• Improve my mental health by playing more, knitting more, laughing more, engaging in more creative endeavors without a specific goal in mind–in other words, create for the joy of creating.
  • Improve my emotional health by evaluating relationships, improving them where I can and eliminating those that are no longer beneficial to either party. (This may sound cold, but I have reasons. I plan to blog on them this week.)

When I was pursuing my old career, I spent a lot of time online. Much of it was “networking” (unproductive) and reading news from the field (demoralizing and discouraging). I wasted a lot of time talking to people about how I couldn’t get anything done. Yes, I have four children and many personal obligations, but to be honest, the Internet sucked a lot of time from my day. I do not want to return to that place where my life is all online.

So . . . Enter the days of being unplugged. Without news and chatting and blogs, I have more time and less worry. Without the Internet noise, I can hear God’s voice better and have more mental space to meditate on His Word. Without frustration from the latest idiocy out of Washington D.C., I can focus on my personal obligations with a clearer head. Without the distraction of Twitter, Pinterest, and all the news sites, I have time for life.

Over the last two days, I managed to:

  • Volunteer
  • Finish reading The Paradise Trilogy, by Ted Dekker
  • Cast on a pair of toe-up socks using a new pattern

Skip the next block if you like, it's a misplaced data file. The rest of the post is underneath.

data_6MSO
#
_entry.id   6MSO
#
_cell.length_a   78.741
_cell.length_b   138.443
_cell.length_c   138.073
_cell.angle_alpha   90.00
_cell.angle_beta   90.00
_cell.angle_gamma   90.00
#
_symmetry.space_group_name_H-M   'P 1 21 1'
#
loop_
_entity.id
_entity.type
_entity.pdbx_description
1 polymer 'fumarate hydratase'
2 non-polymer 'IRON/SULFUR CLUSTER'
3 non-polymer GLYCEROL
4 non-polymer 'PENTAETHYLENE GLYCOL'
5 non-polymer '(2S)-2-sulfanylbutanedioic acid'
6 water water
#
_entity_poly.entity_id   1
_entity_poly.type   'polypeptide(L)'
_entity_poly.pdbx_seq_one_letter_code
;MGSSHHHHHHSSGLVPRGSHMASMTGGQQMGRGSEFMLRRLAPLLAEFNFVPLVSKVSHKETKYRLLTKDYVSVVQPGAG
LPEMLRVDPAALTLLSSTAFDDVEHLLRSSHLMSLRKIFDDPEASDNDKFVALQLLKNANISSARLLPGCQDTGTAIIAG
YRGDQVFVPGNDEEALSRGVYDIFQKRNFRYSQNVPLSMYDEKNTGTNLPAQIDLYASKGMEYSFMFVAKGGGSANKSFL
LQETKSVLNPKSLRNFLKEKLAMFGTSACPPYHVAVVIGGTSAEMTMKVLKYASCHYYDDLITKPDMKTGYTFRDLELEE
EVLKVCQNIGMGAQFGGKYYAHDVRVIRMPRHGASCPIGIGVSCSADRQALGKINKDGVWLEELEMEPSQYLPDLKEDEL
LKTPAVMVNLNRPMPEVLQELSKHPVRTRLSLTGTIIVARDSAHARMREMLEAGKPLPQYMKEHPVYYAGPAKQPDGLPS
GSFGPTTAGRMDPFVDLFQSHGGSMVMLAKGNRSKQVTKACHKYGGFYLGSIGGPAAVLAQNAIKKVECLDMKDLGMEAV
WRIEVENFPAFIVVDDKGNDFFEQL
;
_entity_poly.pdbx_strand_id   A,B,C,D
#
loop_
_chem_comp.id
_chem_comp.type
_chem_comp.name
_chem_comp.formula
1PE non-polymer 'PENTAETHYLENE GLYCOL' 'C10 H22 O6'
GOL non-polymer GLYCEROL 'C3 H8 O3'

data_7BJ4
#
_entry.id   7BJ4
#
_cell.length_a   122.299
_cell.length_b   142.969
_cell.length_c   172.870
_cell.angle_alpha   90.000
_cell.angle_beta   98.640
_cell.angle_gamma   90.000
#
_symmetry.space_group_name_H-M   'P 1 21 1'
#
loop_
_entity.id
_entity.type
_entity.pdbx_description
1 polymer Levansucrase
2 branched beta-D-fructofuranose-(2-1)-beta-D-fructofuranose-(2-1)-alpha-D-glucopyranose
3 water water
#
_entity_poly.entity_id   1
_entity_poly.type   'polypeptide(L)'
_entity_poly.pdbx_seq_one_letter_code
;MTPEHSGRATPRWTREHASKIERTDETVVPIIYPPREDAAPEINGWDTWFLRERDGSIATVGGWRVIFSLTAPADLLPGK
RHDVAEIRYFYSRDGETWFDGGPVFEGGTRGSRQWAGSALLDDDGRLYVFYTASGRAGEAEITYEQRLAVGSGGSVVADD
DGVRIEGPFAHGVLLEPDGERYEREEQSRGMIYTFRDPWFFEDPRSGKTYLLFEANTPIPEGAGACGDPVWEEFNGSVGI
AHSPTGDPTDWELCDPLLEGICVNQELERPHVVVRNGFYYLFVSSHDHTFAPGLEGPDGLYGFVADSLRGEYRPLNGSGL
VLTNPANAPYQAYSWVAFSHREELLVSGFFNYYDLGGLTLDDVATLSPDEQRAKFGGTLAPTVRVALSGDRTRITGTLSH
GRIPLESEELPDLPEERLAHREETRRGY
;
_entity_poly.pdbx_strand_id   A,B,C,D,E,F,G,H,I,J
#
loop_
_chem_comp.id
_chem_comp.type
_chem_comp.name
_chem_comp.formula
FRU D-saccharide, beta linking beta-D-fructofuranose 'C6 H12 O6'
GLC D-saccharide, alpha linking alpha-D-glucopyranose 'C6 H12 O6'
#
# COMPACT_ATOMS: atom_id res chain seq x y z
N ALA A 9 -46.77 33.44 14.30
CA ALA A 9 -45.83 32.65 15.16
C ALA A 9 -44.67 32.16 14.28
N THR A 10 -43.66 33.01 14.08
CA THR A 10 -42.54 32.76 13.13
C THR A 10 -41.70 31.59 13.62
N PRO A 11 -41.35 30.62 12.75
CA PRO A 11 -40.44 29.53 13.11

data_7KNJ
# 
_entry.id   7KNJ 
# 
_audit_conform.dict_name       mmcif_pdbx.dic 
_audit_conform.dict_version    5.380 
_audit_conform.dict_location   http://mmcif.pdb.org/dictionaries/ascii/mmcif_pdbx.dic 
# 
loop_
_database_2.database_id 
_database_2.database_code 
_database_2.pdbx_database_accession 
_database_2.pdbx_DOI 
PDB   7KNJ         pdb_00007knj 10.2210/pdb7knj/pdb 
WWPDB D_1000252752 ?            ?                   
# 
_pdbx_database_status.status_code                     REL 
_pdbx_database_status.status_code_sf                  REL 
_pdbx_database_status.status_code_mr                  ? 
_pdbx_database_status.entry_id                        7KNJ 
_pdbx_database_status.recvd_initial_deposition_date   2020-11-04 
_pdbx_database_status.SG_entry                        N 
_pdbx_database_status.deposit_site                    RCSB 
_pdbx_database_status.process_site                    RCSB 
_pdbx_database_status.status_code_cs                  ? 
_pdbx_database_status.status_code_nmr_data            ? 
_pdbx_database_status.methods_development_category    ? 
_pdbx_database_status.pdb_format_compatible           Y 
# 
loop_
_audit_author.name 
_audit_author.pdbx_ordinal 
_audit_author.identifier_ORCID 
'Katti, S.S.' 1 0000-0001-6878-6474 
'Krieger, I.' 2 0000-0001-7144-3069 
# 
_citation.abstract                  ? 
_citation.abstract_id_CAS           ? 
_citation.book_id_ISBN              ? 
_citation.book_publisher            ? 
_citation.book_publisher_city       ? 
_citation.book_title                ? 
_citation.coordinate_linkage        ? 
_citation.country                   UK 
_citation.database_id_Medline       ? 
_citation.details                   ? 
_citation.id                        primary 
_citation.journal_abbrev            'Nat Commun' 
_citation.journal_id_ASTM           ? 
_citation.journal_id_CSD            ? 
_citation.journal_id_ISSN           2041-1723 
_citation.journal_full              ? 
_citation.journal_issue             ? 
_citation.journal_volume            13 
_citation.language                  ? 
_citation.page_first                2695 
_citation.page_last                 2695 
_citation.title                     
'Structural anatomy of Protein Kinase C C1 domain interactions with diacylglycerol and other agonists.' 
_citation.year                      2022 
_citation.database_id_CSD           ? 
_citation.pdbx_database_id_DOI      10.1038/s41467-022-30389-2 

• Shepherd my children through chores and homework in a more peaceful and efficient manner
  • Exercise (I’m just now getting to the physical health goals)
  • Visit the craft store on a quest for beads for a shawl I currently have on the needles
  • Run innumerable errands
  • Finish reading the Old Testament

The Internet creates this weird sense of urgency in some of us, I think–as if we might miss something vital should we turn it off. But in truth, there is nothing so important online that it can’t wait a day or two–and if there is, we will surely hear about it in some other fashion. And as for my own contribution to the noise, there is nothing I have to say that is so vital to your well-being that it can’t wait a bit, either.

The truth is that despite our phones, laptops, iPads, iPods, and all the rest, life still happens in three dimensions, not two. Life happens out here, not online.

Engage in life. Unplug.

Till next we meet . . .

J M

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5 thoughts on “Unplugged

  1. Laurel C Kriegler

    I completely understand this. I’ve been finding that I also need to take a step back. I guess we grow dependent on the internet after a fashion, and if one is always online, one unconsciously expects everyone else to be doing likewise, so if there isn’t an immediate response to something one does, then one crashes emotionally. I do this all too often. Even with a less-than-one-year-old in the house! Lately I’m also trying to take time out – at least during the daytime, so that I focus more on my daughter than on the online space.

    1. jmpadoc Post author

      I completely agree about the immediate response syndrome! I used to do that as well. Time out is a good thing–I immensely enjoyed mine and plan to do more of it. 🙂

  2. sally1137

    I left Facebook last June for exactly the same reason. I’m much better off without it. Thanks for the Goodreads link. I was unaware of the site. 🙂

  3. jmpadoc Post author

    I, too, am much better without Facebook. I feel human again.

    And you’re welcome regarding Goodreads. I hope you’ll look me up there! 🙂